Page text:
The liability based on the continuation of the company name by the company’s buyer is an often-overlooked particularity. Under German law this can have serious consequences for the purchaser. In a recent decision, the Higher Regional Court (Oberlandesgericht) of Hamm examined the question of whether the replacement of the first name in a company name is sufficient to avoid liability.

The buyer of a company is often interested in maintaining the previous company name. An established company or trade name can be a particularly important argument for the acquisition of a company. However, the buyer must take into account that in the case of continuation of the company name, the legislator provides that the buyer is liable for all liabilities established during operation of the acquired company (§ 25 Handelsgesetzbuch; German Commercial Code). The buyer is liable with all his assets.

According to the jurisprudence, in order to trigger the purchaser’s liability, the name does not even have to be continued in the exact same manner as previously. It is sufficient if the core of the previous and new company name is the same or if the characteristic part of the previous company name is retained. For instance, the German Federal Court of Justice (Bundesgerichtshof) had considered the omission of an entrepreneur’s first name as merely a minor change in the company’s name and affirmed the continuation of the company name, which triggered liability (“Aluminolwerk Karl Schulze” – “Aluminolwerk Schulze & Co.”). According to the Federal Court of Justice, the family name is a defining element of the company name.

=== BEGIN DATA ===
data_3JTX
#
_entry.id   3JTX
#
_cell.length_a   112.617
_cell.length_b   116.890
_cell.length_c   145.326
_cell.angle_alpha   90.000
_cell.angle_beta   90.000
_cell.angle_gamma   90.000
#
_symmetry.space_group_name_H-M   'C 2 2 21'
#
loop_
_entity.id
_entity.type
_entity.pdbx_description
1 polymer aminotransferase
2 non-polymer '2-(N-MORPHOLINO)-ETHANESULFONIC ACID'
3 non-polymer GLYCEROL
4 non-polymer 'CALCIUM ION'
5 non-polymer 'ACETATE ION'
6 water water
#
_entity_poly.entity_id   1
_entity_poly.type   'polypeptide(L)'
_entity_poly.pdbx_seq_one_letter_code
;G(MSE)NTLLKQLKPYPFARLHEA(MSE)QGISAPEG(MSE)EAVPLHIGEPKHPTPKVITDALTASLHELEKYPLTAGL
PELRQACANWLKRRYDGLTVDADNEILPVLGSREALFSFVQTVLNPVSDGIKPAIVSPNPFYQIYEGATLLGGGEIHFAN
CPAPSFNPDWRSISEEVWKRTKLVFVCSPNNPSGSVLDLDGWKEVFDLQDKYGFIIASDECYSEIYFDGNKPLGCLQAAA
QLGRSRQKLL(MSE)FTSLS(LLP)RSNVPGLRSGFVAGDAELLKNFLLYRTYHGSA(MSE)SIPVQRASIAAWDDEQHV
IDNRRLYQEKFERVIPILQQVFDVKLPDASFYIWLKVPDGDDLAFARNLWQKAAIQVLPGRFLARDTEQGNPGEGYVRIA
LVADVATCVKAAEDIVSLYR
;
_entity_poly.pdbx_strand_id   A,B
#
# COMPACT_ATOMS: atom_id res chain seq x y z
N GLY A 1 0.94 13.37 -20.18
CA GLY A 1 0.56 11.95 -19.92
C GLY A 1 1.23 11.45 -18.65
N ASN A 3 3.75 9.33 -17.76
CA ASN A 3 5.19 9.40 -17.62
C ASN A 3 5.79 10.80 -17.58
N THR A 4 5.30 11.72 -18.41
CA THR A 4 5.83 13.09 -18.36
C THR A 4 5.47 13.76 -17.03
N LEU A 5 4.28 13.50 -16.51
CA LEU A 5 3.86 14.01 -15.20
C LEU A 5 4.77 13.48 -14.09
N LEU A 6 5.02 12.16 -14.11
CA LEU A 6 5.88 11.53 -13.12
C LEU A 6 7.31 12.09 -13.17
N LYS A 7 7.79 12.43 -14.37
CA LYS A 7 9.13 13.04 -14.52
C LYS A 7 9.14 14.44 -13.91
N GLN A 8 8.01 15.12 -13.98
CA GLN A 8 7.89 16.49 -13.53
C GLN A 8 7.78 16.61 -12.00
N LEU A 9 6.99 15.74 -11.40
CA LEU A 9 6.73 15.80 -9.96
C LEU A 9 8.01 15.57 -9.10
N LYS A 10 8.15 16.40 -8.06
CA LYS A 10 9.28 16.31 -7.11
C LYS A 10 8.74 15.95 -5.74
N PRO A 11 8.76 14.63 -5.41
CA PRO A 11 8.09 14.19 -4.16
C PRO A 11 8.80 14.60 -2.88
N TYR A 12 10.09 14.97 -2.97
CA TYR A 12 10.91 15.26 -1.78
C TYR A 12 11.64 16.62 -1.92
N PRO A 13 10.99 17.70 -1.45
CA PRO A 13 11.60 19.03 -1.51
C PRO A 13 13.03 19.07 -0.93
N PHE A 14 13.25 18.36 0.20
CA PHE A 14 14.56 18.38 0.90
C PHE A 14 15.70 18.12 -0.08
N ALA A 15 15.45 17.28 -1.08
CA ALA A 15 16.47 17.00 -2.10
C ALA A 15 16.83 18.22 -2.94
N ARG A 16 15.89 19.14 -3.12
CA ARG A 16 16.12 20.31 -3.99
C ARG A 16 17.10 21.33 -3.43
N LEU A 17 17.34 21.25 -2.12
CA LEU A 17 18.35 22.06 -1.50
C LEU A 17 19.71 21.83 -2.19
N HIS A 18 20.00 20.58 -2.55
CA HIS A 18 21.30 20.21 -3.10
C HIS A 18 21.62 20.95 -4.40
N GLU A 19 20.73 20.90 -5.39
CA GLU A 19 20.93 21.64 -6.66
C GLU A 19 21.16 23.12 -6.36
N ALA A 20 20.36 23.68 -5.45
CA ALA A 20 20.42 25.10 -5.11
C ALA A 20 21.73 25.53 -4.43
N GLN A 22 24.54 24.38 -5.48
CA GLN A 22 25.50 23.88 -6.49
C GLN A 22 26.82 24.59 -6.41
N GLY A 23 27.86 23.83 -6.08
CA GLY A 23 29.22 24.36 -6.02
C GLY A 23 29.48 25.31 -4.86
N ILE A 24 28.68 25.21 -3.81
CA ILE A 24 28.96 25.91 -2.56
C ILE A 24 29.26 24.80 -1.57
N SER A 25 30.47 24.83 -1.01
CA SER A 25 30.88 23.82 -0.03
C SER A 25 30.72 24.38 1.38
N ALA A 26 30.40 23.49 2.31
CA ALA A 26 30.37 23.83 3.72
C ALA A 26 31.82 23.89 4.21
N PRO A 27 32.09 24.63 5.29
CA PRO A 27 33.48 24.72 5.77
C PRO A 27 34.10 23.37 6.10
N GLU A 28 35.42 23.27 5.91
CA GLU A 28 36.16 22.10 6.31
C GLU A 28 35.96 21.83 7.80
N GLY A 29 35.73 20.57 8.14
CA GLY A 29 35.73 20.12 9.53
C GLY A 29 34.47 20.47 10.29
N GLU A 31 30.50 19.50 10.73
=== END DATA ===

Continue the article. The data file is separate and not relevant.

The Higher Regional Court of Hamm recently ruled on a case in which the name of the company was changed from “Ralf B.” to “Annika B.” as part of its sale. The court had to examine the legal question of whether exchanging the first name while retaining the surname constitutes a modification of characteristic elements of the company name or whether solely the surname is characteristic.

By ruling of September 18, 2017, the Higher Regional Court ruled to the effect that first names and surnames, both of which are simultaneously used in a company name, are equally characteristic. The court therefore regards the exchange of first names as something qualitatively different from the omission of a first name. According to the Higher Regional Court of Hamm, the change of a first name represents a major alteration to the company name to such an extent that business transactions must be based on a completely different corporate entity. For this reason, the Higher Regional Court refused to accept liability for lack of continuation of the previous company name.


The ruling of the Higher Regional Court of Hamm demonstrates the circumstances under which a company name can be continued with a characteristic surname without giving rise to liability on the part of the purchaser. Nevertheless, caution is still called for in individual cases (even the lower instance had ruled the case differently than the Higher Regional Court of Hamm). In no event is it sufficient to simply leave out the first name.

By Dr. Alexander Wolf